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China’s Monetary Policy Communication: Frameworks, Impact, and Recommendations

Author

Listed:
  • Michael McMahon
  • Alfred Schipke
  • Xiang Li

Abstract

Financial markets are eager for any signal of monetary policy from the People’s Bank of China (PBC). The importance of effective monetary policy communication will only increase as China continues to liberalize its financial system and open its economy. This paper discusses the country’s unique institutional setup and empirically analyzes the impact on financial markets of the PBC’s main communication channels, including a novel communication channel. The results suggest that there has been significant progress but that PBC communication is still evolving toward the level of other major economies. The paper recommends medium-term policy reforms and reforms that can be adopted quickly.

Suggested Citation

  • Michael McMahon & Alfred Schipke & Xiang Li, 2018. "China’s Monetary Policy Communication: Frameworks, Impact, and Recommendations," IMF Working Papers 18/244, International Monetary Fund.
  • Handle: RePEc:imf:imfwpa:18/244
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    References listed on IDEAS

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    1. Alan S. Blinder & Michael Ehrmann & Marcel Fratzscher & Jakob De Haan & David-Jan Jansen, 2008. "Central Bank Communication and Monetary Policy: A Survey of Theory and Evidence," Journal of Economic Literature, American Economic Association, vol. 46(4), pages 910-945, December.
    2. Sun, Rongrong, 2013. "Does monetary policy matter in China? A narrative approach," China Economic Review, Elsevier, vol. 26(C), pages 56-74.
    3. Stephen Hansen & Michael McMahon, 2016. "Shocking Language: Understanding the Macroeconomic Effects of Central Bank Communication," NBER Chapters, in: NBER International Seminar on Macroeconomics 2015, National Bureau of Economic Research, Inc.
    4. Nelson, Daniel B, 1991. "Conditional Heteroskedasticity in Asset Returns: A New Approach," Econometrica, Econometric Society, vol. 59(2), pages 347-370, March.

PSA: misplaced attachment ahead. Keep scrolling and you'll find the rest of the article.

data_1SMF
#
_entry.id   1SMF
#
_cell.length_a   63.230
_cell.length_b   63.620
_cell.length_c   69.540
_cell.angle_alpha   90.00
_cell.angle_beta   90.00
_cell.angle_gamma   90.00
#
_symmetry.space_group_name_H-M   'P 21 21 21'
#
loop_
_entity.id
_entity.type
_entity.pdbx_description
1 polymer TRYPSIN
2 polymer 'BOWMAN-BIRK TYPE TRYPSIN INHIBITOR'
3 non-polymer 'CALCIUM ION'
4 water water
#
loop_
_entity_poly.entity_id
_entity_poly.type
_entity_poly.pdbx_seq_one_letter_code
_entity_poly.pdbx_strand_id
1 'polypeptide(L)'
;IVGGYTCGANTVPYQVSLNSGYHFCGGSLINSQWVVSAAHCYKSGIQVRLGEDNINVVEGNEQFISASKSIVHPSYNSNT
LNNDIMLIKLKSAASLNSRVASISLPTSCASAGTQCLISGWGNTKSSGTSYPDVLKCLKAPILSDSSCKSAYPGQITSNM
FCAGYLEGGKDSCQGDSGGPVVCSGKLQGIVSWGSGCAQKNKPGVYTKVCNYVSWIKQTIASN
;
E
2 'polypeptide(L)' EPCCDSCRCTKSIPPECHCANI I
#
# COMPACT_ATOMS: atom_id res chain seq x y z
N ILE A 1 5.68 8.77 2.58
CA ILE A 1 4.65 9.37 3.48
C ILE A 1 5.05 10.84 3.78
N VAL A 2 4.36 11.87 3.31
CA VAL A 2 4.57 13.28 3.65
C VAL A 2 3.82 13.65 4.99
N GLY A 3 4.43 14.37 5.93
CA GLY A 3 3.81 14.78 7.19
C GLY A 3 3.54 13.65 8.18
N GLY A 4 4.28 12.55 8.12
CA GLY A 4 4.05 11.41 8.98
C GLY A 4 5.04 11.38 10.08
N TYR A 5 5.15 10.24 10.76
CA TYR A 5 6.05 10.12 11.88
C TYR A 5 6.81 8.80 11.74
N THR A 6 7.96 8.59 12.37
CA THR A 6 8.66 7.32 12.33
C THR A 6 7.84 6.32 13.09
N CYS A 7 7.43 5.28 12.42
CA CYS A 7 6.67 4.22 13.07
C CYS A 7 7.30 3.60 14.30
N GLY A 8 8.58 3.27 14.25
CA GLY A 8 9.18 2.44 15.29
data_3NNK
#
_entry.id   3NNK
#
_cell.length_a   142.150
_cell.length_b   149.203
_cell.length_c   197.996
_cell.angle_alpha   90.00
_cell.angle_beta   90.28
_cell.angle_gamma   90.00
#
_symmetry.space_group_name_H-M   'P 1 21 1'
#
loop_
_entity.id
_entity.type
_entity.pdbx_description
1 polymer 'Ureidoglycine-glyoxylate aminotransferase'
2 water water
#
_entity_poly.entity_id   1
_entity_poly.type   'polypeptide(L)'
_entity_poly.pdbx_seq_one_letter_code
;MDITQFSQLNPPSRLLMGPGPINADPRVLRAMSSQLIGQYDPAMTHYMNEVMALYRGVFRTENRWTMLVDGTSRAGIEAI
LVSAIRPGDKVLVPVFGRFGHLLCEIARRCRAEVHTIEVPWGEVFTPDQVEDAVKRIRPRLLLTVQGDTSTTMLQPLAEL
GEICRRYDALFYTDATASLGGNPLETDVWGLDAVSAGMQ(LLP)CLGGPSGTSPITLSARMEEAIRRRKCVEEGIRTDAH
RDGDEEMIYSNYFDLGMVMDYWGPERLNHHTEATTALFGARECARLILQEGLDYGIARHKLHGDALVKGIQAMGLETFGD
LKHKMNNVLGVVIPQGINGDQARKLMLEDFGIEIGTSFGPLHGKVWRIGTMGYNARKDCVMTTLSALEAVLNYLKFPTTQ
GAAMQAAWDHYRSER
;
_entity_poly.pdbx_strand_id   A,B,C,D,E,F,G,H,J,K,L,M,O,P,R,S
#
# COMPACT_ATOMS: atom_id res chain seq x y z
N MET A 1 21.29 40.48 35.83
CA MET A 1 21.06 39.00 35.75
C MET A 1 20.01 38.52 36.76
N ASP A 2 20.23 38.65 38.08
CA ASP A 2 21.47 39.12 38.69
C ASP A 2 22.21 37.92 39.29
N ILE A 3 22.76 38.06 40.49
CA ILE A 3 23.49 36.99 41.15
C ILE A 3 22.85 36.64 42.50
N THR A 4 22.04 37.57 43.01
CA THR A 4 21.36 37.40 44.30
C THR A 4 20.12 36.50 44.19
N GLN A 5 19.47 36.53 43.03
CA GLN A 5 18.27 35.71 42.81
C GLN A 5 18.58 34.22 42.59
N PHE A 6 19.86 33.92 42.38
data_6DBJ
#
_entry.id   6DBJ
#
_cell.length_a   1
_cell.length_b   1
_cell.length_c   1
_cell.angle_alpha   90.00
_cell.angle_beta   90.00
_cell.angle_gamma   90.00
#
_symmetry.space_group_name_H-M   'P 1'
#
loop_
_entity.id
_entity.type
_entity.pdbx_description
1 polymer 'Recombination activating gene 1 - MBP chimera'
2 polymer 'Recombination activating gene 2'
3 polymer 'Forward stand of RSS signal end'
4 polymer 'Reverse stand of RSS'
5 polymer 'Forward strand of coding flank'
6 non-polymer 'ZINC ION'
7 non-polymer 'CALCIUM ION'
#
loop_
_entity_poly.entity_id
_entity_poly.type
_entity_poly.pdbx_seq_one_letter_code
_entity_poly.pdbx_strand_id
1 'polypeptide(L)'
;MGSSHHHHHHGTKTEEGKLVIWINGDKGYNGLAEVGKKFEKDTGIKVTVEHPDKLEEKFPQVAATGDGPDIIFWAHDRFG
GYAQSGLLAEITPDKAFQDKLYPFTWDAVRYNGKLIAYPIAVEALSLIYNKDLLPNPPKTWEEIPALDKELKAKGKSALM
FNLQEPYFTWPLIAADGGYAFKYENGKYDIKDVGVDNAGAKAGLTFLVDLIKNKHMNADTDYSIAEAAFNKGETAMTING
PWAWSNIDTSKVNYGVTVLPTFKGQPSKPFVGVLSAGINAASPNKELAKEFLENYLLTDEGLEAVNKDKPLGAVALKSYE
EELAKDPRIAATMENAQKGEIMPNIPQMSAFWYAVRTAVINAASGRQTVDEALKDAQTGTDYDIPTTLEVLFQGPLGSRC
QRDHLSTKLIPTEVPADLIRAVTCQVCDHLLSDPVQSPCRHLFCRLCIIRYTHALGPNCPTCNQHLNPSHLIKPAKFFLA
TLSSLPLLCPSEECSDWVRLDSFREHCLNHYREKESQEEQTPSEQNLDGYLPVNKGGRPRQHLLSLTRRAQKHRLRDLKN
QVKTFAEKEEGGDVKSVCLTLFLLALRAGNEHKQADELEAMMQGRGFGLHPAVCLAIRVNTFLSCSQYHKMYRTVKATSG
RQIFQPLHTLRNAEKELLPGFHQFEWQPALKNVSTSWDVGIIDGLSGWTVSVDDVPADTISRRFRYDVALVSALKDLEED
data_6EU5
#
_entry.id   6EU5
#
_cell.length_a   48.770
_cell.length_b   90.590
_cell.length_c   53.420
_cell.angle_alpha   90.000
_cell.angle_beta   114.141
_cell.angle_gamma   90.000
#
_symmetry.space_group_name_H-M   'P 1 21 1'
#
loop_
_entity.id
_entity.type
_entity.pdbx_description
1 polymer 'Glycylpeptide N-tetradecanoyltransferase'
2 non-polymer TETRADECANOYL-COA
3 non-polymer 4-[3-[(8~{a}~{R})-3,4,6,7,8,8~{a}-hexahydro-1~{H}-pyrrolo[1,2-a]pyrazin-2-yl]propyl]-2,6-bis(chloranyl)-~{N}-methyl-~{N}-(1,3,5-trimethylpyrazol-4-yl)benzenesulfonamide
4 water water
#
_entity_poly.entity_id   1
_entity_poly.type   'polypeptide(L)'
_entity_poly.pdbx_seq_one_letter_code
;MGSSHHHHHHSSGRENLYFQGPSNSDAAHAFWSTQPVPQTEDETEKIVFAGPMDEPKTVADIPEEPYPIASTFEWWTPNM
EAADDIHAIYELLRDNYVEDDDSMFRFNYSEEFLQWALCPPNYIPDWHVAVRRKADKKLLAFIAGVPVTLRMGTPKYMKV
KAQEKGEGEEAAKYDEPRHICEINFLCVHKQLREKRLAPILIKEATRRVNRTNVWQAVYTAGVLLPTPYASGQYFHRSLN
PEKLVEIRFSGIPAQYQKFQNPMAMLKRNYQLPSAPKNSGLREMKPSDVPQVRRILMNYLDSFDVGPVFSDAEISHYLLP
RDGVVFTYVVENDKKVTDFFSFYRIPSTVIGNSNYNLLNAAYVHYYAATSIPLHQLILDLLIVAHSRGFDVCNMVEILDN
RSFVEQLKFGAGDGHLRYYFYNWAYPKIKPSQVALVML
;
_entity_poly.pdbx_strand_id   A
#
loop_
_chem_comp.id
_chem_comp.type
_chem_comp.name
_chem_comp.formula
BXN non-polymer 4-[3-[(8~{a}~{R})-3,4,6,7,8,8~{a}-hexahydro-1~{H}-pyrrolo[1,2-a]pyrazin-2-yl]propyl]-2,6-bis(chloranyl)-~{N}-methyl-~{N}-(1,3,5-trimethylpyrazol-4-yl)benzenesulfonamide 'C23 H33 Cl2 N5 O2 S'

5. N. Nergiz Dincer & Barry Eichengreen, 2014. "Central Bank Transparency and Independence: Updates and New Measures," International Journal of Central Banking, International Journal of Central Banking, vol. 10(1), pages 189-259, March.
    6. Stephen Hansen & Michael McMahon & Andrea Prat, 2018. "Transparency and Deliberation Within the FOMC: A Computational Linguistics Approach," The Quarterly Journal of Economics, Oxford University Press, vol. 133(2), pages 801-870.
    7. Refet S Gürkaynak & Brian Sack & Eric Swanson, 2005. "Do Actions Speak Louder Than Words? The Response of Asset Prices to Monetary Policy Actions and Statements," International Journal of Central Banking, International Journal of Central Banking, vol. 1(1), May.
    8. repec:pri:cepsud:161blinder is not listed on IDEAS
    9. Reeves, Rachel & Sawicki, Michael, 2007. "Do financial markets react to Bank of England communication?," European Journal of Political Economy, Elsevier, vol. 23(1), pages 207-227, March.
    10. Ehrmann, Michael & Fratzscher, Marcel, 2007. "The timing of central bank communication," European Journal of Political Economy, Elsevier, vol. 23(1), pages 124-145, March.
    11. Alicia Garcia-Herrero & Eric Girardin, 2013. "China's Monetary Policy Communication: Money Markets not only Listen, They also Understand," Working Papers 022013, Hong Kong Institute for Monetary Research.
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    Cited by:

    1. Bennani, Hamza, 2019. "Does People's Bank of China communication matter? Evidence from stock market reaction," Emerging Markets Review, Elsevier, vol. 40(C), pages 1-1.
    2. Yiping Huang & Xiang Li & Chu Wang, 2019. "What Does Peer-To-Peer Lending Evidence Say about the Risk-Taking Channel of Monetary Policy?," CESifo Working Paper Series 7792, CESifo.
    3. Funke, Michael & Tsang, Andrew, 2019. "The direction and intensity of China’s monetary policy conduct : A dynamic factor modelling approach," BOFIT Discussion Papers 8/2019, Bank of Finland, Institute for Economies in Transition.

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